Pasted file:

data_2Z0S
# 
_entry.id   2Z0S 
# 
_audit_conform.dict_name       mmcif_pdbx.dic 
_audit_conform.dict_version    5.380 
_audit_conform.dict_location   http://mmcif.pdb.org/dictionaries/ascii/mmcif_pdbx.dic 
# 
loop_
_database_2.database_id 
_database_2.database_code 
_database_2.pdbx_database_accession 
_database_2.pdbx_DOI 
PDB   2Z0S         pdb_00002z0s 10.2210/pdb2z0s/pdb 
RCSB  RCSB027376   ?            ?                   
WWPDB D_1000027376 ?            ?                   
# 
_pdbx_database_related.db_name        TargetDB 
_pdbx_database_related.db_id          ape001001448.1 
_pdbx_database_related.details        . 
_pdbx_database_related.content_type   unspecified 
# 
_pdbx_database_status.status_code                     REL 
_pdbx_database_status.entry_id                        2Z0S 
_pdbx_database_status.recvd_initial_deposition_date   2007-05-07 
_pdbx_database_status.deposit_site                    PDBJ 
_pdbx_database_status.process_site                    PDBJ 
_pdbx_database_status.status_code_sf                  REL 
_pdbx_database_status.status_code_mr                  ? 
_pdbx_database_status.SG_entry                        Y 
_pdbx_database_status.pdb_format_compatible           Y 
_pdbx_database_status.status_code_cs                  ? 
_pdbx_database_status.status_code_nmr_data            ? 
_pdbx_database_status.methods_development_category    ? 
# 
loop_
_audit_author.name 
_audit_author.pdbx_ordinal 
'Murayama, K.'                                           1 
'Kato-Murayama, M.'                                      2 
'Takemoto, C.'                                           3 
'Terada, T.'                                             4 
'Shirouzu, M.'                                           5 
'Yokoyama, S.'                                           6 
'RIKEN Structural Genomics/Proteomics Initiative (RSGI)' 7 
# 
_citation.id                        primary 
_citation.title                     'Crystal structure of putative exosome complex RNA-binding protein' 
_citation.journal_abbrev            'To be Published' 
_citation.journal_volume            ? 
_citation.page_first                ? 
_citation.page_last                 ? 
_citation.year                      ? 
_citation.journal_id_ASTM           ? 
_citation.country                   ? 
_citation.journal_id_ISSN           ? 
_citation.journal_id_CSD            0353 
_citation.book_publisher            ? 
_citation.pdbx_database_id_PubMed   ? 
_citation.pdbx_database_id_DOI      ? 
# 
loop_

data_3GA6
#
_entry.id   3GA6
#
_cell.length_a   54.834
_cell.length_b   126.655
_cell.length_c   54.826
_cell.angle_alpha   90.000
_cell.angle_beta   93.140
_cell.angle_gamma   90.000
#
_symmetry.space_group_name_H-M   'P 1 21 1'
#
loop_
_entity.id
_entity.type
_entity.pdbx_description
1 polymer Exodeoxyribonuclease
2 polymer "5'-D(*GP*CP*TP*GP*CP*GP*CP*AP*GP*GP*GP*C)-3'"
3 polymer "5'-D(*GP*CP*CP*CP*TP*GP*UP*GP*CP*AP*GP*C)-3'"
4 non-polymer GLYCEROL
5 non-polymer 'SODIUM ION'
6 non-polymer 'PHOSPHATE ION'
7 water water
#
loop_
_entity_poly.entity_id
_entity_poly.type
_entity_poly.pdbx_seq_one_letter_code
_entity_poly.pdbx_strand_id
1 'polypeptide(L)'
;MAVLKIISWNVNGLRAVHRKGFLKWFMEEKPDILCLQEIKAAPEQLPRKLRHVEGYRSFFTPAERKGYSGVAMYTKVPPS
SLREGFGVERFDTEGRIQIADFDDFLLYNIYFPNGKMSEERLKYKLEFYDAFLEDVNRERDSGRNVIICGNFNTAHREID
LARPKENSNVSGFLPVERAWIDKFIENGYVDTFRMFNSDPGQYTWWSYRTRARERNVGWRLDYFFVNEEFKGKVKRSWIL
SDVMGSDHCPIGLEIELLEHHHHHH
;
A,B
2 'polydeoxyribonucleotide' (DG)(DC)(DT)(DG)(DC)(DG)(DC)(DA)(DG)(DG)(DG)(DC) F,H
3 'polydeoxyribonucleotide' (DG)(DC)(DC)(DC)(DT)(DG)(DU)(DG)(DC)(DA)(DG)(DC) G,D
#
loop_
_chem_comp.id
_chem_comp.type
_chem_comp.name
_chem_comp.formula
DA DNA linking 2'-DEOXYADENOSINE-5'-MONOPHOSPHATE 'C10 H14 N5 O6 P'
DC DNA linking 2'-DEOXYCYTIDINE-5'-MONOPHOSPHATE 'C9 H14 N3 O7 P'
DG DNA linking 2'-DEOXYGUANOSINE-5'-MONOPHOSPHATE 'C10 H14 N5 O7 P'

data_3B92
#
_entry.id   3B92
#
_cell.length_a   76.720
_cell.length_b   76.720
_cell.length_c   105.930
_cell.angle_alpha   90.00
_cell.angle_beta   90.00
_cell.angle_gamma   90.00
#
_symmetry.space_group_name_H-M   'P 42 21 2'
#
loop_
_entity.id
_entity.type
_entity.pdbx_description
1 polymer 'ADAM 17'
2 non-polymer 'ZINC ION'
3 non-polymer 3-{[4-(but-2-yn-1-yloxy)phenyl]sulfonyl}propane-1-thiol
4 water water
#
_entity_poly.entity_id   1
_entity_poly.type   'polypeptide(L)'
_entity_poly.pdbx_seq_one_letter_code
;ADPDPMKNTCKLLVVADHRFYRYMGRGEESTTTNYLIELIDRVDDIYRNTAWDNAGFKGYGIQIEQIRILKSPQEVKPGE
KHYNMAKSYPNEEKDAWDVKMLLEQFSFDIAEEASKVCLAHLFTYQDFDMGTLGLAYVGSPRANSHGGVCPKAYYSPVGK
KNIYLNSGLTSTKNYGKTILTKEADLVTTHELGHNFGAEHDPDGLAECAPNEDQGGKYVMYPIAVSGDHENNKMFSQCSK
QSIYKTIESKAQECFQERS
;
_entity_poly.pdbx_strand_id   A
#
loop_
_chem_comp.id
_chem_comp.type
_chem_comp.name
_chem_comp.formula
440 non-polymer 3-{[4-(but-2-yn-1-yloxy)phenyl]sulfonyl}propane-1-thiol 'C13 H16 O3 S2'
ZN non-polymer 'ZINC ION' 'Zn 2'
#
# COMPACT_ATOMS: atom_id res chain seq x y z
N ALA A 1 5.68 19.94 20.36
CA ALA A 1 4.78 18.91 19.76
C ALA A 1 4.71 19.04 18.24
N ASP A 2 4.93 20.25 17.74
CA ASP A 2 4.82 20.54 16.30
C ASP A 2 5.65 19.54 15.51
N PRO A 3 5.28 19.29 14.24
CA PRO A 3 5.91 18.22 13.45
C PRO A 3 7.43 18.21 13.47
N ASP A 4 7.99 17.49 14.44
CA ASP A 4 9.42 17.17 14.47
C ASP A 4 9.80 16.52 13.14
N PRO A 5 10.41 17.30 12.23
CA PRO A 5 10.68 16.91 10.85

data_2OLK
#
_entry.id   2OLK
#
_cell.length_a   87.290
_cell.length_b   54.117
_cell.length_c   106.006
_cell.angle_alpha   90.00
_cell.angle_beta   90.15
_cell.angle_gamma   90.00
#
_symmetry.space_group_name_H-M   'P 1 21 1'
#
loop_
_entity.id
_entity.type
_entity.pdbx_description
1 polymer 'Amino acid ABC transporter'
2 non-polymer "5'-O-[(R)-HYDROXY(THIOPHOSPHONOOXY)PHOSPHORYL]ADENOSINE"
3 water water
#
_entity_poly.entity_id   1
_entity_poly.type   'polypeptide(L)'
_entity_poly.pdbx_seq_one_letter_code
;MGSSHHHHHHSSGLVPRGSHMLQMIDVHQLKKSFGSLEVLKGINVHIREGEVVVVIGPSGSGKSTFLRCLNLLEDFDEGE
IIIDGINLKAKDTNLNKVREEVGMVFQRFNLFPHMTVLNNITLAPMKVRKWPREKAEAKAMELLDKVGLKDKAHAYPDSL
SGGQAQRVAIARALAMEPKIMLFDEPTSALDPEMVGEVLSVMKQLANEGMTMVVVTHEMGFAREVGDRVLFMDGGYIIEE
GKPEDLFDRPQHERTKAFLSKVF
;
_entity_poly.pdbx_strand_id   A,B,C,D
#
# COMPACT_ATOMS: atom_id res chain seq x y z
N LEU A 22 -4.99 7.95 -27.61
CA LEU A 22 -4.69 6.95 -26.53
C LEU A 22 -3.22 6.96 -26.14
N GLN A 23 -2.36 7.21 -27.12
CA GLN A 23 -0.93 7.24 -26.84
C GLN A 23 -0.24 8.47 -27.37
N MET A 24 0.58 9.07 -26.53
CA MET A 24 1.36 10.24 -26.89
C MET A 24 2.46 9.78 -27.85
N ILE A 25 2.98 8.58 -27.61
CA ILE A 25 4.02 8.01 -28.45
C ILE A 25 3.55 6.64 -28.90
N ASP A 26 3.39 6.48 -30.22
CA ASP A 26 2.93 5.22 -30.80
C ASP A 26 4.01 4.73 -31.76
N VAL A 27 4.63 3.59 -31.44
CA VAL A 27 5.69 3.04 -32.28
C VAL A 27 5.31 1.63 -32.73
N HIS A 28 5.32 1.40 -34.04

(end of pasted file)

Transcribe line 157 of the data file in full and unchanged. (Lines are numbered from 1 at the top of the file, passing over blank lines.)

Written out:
C ASP A 2 5.65 19.54 15.51